Starting in 2014, individuals must have health coverage or pay a tax penalty. In some cases, individuals, including American Indians and Alaska Natives who are eligible to receive services from an Indian Health Care Provider, may be able to receive an exemption from this fee.
Alaska Congressional Delegation Land Transfer Passes Congress, Benefitting Native Health Efforts. Alaska Native Tribal Health Consortium to Get More Land for Improved Care
YKHC’s Behavioral Health Preventative Services Department invites you to attend the Second annual Calricaraq/Yuuluaqauciq Conference to be held January 13-15, 2014 at Yuut Elitnaurviat in Bethel, Alaska.
The Healthy Alaska Natives Foundation (HANF), the Alaska Native Tribal Health Consortium’s (ANTHC) charitable arm, will host the seventh annual Raven’s Ball on March 22 at the Hotel Captain Cook. The Raven’s Ball is one of Alaska’s premier black tie parties and dynamic fundraising events. This year’s ball will continue a tradition of success that… Read More »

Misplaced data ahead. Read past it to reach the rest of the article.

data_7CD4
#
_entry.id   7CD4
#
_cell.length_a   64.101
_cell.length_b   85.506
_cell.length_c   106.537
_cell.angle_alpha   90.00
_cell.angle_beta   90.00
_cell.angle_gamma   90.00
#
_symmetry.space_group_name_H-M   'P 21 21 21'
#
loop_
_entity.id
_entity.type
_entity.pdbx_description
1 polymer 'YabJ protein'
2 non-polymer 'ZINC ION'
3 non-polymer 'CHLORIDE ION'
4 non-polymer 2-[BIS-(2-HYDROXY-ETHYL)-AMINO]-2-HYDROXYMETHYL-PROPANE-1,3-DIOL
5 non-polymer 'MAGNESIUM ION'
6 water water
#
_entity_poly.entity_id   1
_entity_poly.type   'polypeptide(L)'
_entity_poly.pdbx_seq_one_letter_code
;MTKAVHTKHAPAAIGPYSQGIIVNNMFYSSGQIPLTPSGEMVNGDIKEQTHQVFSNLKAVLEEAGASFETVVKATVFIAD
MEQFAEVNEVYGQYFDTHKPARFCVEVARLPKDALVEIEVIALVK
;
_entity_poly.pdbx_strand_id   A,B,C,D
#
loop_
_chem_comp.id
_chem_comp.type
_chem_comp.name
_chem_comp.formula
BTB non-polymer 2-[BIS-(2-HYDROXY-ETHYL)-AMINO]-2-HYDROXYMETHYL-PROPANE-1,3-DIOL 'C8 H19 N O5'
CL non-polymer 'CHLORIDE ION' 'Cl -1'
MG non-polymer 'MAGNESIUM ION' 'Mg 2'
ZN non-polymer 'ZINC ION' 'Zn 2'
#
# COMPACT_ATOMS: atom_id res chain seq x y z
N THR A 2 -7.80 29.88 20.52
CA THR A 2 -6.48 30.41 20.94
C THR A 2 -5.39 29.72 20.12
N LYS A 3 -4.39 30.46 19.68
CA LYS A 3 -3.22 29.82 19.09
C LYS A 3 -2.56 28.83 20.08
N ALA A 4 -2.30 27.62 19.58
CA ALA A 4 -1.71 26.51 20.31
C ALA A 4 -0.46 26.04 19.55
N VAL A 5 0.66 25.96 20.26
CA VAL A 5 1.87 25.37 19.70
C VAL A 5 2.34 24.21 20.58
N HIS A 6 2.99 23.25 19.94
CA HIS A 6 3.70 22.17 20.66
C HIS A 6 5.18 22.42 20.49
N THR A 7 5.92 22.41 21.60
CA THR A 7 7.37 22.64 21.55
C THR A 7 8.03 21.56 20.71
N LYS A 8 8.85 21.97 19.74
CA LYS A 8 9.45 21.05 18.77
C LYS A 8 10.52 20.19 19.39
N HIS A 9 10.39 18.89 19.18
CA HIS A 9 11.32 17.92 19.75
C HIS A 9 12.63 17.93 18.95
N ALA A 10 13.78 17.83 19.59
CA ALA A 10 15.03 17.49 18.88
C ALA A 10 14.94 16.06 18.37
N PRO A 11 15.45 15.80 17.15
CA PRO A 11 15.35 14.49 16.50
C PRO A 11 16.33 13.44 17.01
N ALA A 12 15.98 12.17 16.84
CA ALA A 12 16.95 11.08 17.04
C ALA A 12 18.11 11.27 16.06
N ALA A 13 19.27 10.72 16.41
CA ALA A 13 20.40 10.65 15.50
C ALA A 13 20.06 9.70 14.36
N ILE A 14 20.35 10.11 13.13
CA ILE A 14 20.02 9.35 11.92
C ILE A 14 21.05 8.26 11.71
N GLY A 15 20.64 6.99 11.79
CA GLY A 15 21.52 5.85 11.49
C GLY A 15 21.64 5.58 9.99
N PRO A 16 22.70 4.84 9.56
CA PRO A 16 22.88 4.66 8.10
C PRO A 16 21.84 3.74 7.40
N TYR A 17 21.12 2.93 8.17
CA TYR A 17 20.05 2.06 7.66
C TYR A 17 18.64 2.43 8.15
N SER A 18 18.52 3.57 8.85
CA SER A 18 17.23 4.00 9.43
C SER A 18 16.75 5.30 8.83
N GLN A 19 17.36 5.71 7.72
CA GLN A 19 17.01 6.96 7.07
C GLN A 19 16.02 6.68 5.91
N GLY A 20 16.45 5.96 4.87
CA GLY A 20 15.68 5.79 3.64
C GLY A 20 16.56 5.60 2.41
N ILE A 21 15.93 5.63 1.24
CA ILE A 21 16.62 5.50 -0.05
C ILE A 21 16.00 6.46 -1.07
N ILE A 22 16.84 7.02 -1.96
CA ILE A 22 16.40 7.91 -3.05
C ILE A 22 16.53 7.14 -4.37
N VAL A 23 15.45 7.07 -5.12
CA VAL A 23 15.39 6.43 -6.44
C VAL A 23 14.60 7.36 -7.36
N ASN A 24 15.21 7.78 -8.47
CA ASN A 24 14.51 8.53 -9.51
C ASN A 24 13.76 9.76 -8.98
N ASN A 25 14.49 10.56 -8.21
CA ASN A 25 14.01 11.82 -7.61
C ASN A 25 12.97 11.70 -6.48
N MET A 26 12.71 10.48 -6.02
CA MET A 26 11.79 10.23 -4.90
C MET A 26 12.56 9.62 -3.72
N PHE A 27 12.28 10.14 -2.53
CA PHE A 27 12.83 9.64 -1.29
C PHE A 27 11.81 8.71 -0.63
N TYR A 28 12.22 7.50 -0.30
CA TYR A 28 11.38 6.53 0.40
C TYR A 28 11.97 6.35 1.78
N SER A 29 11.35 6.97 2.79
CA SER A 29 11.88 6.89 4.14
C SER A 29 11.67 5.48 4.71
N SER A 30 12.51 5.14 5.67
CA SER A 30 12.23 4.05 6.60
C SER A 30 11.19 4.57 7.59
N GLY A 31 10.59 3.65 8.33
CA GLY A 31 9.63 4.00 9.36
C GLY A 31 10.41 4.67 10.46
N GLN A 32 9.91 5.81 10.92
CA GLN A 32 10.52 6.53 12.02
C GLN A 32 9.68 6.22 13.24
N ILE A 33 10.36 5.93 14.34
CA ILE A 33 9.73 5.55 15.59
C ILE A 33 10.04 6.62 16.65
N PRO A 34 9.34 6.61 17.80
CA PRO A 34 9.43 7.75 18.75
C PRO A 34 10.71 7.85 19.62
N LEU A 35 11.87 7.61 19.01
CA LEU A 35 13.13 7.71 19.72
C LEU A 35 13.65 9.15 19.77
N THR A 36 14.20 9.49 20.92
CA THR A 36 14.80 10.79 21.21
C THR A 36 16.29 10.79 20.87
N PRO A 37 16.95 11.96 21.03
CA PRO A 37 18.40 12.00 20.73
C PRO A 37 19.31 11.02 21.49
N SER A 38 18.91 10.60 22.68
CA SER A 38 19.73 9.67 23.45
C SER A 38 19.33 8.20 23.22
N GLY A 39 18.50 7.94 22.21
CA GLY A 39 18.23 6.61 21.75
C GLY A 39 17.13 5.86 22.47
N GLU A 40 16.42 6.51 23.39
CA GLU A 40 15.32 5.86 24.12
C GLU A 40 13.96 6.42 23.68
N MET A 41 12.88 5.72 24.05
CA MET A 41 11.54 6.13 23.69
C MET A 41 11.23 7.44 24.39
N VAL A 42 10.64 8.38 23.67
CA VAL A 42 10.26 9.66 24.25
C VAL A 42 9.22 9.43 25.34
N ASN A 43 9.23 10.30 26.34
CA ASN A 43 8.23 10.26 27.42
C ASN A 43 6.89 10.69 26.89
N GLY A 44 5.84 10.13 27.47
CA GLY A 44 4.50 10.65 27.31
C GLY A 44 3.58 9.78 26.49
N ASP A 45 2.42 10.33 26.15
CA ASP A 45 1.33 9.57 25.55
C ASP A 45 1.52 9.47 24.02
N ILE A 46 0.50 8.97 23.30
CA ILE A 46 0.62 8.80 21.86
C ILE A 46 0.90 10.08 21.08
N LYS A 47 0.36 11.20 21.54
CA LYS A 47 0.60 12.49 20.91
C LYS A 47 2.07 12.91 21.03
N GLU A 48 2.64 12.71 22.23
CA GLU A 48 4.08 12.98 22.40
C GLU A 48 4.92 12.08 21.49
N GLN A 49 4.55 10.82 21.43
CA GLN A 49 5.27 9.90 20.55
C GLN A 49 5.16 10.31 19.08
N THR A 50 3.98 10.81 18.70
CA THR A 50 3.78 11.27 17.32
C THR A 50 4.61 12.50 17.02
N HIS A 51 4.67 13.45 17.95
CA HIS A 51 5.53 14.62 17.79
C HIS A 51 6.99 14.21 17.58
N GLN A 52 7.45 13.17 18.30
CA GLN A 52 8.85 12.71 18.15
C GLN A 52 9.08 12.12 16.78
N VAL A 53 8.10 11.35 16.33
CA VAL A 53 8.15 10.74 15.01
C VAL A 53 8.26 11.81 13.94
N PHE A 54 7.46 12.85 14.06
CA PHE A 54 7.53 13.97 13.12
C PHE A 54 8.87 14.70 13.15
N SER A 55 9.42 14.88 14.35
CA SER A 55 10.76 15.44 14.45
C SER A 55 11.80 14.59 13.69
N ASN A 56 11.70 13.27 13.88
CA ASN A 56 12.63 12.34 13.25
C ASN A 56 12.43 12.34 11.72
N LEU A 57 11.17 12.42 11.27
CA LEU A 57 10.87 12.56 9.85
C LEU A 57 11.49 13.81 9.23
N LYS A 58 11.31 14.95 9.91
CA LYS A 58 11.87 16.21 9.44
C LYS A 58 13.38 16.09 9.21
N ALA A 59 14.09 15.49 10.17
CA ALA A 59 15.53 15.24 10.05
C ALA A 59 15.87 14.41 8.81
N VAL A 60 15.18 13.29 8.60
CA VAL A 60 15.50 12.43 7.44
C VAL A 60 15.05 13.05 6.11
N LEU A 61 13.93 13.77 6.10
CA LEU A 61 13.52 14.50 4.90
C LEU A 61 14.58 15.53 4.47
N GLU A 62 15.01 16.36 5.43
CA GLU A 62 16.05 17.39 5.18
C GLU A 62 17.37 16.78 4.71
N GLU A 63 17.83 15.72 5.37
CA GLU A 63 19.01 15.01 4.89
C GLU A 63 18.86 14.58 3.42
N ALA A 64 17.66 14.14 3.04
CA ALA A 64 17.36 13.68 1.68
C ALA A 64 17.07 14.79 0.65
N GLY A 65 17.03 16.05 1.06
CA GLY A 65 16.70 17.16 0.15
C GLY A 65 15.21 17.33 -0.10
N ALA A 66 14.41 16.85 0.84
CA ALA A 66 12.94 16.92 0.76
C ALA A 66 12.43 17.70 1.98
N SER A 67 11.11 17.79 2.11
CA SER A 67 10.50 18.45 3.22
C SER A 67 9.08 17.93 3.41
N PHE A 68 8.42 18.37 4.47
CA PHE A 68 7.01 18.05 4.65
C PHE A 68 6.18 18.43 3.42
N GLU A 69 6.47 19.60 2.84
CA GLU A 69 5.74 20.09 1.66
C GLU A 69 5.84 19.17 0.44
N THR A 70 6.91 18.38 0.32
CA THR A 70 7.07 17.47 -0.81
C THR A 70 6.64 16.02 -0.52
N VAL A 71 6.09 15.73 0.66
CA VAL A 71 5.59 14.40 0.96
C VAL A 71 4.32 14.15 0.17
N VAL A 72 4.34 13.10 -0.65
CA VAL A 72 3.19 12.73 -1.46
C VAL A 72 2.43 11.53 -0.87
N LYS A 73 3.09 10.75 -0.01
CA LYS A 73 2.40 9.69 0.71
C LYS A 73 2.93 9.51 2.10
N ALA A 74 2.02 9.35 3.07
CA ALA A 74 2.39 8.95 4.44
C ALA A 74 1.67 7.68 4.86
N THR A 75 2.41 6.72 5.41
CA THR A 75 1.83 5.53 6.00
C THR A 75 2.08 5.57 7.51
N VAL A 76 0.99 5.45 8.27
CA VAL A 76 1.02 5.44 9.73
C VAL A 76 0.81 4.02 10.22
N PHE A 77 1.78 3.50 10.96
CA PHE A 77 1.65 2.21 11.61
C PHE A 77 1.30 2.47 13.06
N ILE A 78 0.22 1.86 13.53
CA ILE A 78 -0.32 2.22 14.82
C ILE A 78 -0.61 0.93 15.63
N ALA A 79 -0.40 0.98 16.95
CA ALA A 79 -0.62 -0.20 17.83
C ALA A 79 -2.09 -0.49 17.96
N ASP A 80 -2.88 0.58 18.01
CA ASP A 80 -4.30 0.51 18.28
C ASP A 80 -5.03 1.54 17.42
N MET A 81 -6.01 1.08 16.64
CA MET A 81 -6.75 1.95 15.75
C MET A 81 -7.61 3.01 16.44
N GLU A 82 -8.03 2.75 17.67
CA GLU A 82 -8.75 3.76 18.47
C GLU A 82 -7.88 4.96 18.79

YKHC Outpatient Clinics and administrative offices will be closed—
Family Medicine, Dental, Optometry, Behavioral Health, Specialty Clinics Pharmacy & Lab. The Emergency Room will be open.
Dr. Susan Sergie is a Yup’ik from Alakanuk, raised in the traditions of subsistence and now working as a Dentist for YKHC. Here is her story.
The Whites started up their own 501c3, project HOPE, or Helping Other People Excel to have a healthy way of reaching out so the region’s young people can learn and grow.
The 5th Annual Bethel Community Health Fair will be held Saturday November 9, 2013 at the Yupiit Piciryarait Cultural Center in Bethel from 8 a.m. to 2 p.m.
In every village Environmental Health Officer Brian Berube visits, residents, village officials and law officers worry about stray dogs. There is good reason for this. Between 2007 and 2013, there were 703 reported animal bite incidents in the Delta.
In the November 2013 issue of Health Affairs Journal (www.healthaffairs.org), YKHC Dental Health Aide Therapist Conan Murat describes how he and a handful of pioneers are dramatically improving access to regular dental care for Alaska Native children and families.